The Foreign Service Journal - October 2017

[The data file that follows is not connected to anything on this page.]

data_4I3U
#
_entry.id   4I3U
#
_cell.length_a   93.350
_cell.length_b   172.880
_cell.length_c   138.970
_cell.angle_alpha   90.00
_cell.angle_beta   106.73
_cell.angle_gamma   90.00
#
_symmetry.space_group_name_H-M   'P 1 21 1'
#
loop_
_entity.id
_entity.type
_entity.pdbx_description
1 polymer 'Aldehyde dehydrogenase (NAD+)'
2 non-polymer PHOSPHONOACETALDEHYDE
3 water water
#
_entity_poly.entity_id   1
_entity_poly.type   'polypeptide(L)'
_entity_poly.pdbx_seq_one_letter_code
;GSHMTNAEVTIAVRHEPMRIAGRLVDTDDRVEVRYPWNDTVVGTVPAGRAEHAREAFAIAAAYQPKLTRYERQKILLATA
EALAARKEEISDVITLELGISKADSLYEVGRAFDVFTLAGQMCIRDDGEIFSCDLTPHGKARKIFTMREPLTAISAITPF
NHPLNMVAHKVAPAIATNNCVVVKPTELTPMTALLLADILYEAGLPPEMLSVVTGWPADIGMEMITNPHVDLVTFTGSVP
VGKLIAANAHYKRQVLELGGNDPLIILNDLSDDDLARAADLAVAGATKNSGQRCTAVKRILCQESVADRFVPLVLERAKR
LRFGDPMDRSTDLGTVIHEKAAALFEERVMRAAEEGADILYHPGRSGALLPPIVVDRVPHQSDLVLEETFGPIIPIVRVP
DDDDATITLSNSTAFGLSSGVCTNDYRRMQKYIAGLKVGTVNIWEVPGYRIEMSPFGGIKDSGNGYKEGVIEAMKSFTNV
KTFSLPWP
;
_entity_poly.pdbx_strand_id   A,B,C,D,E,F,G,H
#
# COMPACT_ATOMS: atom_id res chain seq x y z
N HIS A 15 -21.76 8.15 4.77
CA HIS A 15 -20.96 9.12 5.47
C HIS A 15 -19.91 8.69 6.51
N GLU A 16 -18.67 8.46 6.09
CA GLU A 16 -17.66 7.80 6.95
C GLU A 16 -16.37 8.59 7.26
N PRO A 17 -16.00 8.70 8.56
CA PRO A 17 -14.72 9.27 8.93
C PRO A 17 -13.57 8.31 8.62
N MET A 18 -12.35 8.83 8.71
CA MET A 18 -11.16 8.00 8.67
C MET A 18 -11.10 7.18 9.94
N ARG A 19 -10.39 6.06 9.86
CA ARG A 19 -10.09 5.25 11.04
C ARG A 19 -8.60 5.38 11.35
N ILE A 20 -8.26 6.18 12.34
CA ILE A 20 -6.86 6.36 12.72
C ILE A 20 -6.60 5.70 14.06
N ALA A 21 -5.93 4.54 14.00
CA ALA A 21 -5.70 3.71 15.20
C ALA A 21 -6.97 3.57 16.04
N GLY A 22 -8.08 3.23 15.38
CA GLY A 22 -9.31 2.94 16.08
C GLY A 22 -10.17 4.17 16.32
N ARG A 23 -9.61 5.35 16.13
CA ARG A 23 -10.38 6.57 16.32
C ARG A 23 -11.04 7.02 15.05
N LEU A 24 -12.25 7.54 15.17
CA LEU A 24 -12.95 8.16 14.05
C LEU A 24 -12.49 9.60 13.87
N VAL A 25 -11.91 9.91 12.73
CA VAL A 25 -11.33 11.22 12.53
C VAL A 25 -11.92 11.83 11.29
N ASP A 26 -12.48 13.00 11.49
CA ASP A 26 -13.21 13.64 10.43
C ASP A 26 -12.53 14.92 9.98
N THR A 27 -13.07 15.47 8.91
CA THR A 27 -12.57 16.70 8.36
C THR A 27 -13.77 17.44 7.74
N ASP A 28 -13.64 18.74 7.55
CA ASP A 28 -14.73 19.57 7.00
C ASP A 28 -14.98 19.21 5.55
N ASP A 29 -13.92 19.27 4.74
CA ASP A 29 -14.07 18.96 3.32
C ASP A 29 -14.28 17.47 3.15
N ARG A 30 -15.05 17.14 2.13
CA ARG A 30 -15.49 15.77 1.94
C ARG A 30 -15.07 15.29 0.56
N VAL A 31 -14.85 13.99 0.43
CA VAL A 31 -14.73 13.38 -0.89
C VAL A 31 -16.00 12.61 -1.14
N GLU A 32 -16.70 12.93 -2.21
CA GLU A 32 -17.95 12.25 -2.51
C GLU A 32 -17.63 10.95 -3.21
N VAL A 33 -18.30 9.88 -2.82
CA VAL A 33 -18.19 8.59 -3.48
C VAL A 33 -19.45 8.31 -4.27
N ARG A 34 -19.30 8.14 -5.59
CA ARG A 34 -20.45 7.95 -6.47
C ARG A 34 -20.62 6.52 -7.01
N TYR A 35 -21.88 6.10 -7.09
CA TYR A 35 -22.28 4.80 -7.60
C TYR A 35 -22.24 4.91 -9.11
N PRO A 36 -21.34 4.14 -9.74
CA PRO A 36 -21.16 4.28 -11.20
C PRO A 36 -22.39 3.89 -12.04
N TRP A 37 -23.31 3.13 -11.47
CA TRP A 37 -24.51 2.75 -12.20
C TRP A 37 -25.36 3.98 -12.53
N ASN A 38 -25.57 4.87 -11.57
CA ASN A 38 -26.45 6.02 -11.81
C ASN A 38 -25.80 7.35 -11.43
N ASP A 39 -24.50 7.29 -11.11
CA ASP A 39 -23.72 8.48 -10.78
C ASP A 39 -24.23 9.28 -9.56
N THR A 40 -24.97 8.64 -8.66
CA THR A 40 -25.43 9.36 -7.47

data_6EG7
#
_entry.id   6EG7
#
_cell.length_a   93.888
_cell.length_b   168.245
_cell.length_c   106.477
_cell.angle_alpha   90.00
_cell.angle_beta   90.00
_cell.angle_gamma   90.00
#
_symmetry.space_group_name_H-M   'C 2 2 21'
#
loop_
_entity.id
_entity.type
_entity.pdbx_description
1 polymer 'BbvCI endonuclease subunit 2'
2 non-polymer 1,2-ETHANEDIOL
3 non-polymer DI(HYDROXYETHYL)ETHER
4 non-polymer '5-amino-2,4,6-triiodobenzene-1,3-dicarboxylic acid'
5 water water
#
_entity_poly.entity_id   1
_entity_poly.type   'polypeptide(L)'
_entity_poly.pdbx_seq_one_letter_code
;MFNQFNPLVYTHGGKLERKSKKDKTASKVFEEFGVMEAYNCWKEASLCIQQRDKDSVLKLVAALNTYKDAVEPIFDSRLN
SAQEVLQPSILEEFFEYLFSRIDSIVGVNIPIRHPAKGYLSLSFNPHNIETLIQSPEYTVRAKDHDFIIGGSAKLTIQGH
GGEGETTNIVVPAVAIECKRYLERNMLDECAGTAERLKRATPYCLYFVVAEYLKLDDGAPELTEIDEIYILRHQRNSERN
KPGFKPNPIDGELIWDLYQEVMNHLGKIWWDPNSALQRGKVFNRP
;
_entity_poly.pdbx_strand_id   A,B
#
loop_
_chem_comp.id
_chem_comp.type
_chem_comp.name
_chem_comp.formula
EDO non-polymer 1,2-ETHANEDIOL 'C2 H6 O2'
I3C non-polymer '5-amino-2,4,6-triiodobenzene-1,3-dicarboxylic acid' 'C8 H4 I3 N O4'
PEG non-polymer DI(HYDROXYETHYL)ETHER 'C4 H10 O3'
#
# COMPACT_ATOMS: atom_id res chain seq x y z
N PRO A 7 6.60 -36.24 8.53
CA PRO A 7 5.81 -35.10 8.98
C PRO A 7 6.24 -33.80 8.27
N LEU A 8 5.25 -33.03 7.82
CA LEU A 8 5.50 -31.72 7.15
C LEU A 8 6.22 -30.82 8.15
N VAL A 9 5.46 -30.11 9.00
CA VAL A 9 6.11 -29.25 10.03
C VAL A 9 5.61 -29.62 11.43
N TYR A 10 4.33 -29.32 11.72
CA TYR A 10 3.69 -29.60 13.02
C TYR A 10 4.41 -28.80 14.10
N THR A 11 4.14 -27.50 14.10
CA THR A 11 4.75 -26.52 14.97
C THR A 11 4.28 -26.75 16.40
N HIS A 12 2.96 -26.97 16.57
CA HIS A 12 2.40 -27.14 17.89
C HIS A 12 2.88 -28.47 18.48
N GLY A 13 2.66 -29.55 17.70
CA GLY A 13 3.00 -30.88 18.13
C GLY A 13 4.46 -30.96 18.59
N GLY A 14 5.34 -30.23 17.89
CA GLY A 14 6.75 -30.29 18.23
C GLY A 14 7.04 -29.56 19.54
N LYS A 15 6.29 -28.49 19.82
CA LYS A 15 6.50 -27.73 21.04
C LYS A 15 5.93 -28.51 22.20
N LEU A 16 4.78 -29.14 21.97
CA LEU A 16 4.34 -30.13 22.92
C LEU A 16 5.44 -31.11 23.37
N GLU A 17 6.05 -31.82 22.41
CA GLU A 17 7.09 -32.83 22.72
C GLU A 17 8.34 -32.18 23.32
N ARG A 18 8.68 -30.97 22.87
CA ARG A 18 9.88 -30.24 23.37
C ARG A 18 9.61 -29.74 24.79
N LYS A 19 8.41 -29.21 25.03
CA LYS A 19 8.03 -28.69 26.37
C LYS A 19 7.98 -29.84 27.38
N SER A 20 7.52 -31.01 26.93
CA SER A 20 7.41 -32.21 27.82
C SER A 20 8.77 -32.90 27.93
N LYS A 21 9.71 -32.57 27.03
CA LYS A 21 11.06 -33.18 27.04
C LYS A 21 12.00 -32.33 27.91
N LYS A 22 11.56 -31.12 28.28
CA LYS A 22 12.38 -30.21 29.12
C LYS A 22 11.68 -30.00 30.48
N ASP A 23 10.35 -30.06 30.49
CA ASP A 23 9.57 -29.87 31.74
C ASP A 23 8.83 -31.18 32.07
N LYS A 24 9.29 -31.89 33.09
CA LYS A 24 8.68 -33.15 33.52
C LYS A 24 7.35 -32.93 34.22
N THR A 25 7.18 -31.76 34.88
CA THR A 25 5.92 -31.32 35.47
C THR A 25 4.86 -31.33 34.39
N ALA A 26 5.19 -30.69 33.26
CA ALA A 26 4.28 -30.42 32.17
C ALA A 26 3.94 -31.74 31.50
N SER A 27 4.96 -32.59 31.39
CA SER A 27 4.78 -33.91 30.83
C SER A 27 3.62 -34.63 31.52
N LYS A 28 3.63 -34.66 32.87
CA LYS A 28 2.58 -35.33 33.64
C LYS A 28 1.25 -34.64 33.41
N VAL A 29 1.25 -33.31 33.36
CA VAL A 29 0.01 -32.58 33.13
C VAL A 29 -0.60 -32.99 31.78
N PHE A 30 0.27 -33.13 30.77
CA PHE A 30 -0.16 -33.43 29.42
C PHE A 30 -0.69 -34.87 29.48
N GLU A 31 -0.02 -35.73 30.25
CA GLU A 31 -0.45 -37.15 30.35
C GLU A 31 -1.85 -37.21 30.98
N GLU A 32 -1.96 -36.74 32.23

THE FOREIGN SERVICE JOURNAL | OCTOBER 2017 35 about 10 international guests sat in the center section behind the minister and other senior government officials. The ceremony began with significant religious overtones, with prayers, poems and invocations. After the director general of ABRII opened the program, the minister of agriculture delivered the first address, receiving polite applause for his remarks. Then it was my turn. I was introduced as president of The World Food Prize, without any reference tomy State Department diplo- matic service. My title of ambassador was never used. As I took the stage, I was struck by what an unusual environment I was in. I had no idea howmy presentation would be received. Would there be a hostile, or even volatile, reaction? I began by describing Norman Borlaug as part of Iowa’s rich agricultural legacy, which included a number of historic endeavors to build relationships with former adversaries. I cited several exam- ples: Herbert Hoover taking food to feed the children of the Soviet Union at the end of WorldWar I; the Yamanashi Hog Lift, which took Iowa animals to Japan following a devastating typhoon not long after WorldWar II; and George Washington Carver’s advice to Mahatma Gandhi during India’s struggle to throw off colonial rule. I then came to the critical part of my presentation. With a slide showing a painting of Soviet Premier Nikita Khrushchev’s visit to an Iowa farm at the height of the ColdWar, in 1959, I described the visit as taking place during “the most dangerous moment in all human history.” American and Soviet nuclear weapons were poised to be launched at each other. The painting showed Khrush- chev and farmowner Roswell Garst at the corn crib, with the Soviet leader lamenting the fact that Russian farmers could not produce similarly robust crops. I explained that this visit led to several decades of bilateral exchanges on agriculture, none of which had anything to do with nuclear weapons, but everything to do with creating the sense on both sides that some degree of mutual understanding and coop- erationmight be possible. These exchanges on agriculture eased tensions and eventually provided an atmosphere in which negotia- tions on reducing the nuclear threat was possible. Without stating it directly, I felt the audience clearly understood the analogy to the current U.S.-Iranian nuclear tension. Next, I recalled being with Dr. Borlaug at the 100th anniversary of the Nobel Peace Prize in Oslo in 2001, listening as 1986 Nobel laureate Elie Wiesel told the audience that he had come to believe that “people who can stand together to sing or cheer or applaud together for the same achievement, can live in peace together.” I stressed that this philosophy underscored Borlaug’s life and the efforts of The World Food Prize, adding that “confronting hunger and alleviating human suffering can bring people together